Direct linkage between DMS production and microzooplankton grazing resulting from prey composition change under high pCO2 conditions

Oceanic dimethylsulfide (DMS) is the enzymatic cleavage product of the algal metabolite dimethylsulfoniopropionate (DMSP) and is the most abundant form of sulfur released into the atmosphere. To investigate the effects of two emerging environmental threats (ocean acidification and warming) on marine DMS production, we performed a large-scale perturbation experiment in a coastal environment. At both ambient temperature and 2°C warmer, an increase in partial pressure of carbon dioxide (pCO2) in seawater (160–840 ppmv pCO2) favored the growth of large diatoms, which outcompeted other phytoplankton species in a natural phytoplankton assemblage and reduced the growth rate of smaller, DMSP-rich phototrophic dinoflagellates. This decreased the grazing rate of heterotrophic dinoflagellates (ubiquitous micrograzers), resulting in reduced DMS production via grazing activity. Both the magnitude and sign of the effect of pCO2 on possible future oceanic DMS production were strongly linked to pCO2-induced alterations to the phytoplankton community and to the cellular DMSP content of the dominant species and its association with micrograzers.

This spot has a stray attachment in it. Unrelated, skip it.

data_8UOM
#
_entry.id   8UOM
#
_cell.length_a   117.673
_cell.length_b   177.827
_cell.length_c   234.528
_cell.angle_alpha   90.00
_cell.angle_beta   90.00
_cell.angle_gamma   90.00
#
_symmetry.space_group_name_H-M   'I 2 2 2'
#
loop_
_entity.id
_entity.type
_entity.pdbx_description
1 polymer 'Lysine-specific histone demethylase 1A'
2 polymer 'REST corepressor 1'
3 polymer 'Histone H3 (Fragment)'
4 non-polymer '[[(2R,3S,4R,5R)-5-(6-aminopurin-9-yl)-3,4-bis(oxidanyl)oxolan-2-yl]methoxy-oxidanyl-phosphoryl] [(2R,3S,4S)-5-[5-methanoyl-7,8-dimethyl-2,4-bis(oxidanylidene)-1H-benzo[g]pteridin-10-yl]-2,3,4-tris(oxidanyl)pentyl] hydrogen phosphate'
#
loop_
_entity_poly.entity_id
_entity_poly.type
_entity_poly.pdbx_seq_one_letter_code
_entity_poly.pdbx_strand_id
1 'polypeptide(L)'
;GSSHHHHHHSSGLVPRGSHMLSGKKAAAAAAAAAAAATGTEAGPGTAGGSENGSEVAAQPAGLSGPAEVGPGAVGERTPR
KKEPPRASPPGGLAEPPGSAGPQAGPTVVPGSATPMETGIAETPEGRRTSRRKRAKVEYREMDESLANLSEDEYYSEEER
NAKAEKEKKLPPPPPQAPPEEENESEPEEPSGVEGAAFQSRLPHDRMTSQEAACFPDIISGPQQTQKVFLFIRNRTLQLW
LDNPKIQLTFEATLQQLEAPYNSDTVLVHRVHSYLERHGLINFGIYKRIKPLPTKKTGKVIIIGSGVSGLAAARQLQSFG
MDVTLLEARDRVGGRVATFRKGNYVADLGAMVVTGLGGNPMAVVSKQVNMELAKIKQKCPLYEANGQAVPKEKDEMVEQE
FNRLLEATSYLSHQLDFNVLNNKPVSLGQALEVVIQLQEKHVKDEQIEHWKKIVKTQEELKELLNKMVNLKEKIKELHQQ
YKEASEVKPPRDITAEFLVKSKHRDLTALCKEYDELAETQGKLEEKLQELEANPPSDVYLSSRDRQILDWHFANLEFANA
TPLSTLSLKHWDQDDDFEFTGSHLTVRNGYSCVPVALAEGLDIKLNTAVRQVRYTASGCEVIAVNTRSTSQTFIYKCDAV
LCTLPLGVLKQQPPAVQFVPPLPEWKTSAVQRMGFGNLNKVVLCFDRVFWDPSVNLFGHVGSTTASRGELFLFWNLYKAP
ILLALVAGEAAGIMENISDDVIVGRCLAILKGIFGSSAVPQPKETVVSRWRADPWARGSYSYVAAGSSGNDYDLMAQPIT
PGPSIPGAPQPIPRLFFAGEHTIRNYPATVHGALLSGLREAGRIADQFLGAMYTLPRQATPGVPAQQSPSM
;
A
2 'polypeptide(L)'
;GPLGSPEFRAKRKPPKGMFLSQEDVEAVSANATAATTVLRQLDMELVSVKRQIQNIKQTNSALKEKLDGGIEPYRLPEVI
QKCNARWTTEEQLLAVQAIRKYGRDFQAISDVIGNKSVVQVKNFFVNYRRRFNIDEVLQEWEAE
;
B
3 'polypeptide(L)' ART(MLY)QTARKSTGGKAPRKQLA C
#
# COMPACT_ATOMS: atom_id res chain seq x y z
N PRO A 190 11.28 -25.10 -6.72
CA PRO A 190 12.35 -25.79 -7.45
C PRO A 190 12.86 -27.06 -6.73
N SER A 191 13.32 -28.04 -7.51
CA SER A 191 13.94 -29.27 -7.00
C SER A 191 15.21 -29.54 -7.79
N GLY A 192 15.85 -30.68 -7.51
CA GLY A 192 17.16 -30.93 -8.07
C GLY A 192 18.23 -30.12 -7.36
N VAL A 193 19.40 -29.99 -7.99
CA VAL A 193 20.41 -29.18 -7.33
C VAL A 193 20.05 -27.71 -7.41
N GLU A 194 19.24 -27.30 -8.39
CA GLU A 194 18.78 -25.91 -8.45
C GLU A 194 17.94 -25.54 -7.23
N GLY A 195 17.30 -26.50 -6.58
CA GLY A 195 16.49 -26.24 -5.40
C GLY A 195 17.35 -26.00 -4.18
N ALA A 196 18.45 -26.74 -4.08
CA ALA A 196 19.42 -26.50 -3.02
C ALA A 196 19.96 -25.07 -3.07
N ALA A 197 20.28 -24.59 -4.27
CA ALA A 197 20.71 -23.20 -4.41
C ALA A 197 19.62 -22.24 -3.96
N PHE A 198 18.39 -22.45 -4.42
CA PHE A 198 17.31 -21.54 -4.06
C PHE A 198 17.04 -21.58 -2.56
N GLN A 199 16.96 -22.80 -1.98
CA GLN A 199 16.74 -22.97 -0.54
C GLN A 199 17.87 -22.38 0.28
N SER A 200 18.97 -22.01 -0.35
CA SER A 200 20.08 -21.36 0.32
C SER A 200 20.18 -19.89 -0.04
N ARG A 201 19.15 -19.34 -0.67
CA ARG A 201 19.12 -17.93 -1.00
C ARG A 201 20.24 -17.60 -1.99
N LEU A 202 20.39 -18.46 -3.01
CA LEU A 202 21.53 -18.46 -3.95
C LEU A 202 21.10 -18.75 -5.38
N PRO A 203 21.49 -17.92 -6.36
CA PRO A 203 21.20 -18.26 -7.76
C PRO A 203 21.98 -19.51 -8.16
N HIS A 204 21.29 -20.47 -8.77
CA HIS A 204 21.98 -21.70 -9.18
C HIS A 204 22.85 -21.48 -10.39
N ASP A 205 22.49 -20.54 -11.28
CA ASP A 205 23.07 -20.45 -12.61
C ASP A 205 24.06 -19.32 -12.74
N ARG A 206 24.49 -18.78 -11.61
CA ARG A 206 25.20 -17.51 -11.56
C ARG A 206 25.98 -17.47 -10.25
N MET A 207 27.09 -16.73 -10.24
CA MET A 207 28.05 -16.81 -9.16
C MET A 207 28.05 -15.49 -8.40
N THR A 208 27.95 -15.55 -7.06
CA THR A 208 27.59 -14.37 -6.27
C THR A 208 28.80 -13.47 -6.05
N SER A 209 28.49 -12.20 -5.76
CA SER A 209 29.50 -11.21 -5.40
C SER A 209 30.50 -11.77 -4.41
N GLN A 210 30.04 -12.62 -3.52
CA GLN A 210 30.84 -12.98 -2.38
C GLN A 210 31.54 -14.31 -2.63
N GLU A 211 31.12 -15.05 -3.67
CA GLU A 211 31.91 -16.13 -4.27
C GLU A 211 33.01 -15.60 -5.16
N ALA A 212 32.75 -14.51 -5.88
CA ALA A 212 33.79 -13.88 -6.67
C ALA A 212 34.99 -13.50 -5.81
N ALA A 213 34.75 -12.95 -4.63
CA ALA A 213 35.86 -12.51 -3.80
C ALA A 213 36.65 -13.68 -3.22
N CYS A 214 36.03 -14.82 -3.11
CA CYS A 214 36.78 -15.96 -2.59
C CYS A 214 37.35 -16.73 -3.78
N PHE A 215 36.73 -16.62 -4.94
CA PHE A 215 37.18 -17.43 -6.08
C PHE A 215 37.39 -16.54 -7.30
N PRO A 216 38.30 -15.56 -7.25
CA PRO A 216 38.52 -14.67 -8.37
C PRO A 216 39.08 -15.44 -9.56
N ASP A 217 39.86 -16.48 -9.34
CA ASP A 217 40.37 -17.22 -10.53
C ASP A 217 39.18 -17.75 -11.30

Park K.-T., Lee K., Shin K., Yang E. J., Hyun B., Kim J.-M., Noh J.-H., Kim M., Kong B., Choi D. H., Choi S.-J., Jang P.-G. & Jeong H. J., in press. Direct linkage between DMS production and microzooplankton grazing resulting from prey composition change under high pCO2 conditions. Environmental Science and Technology. Article (restricted access).


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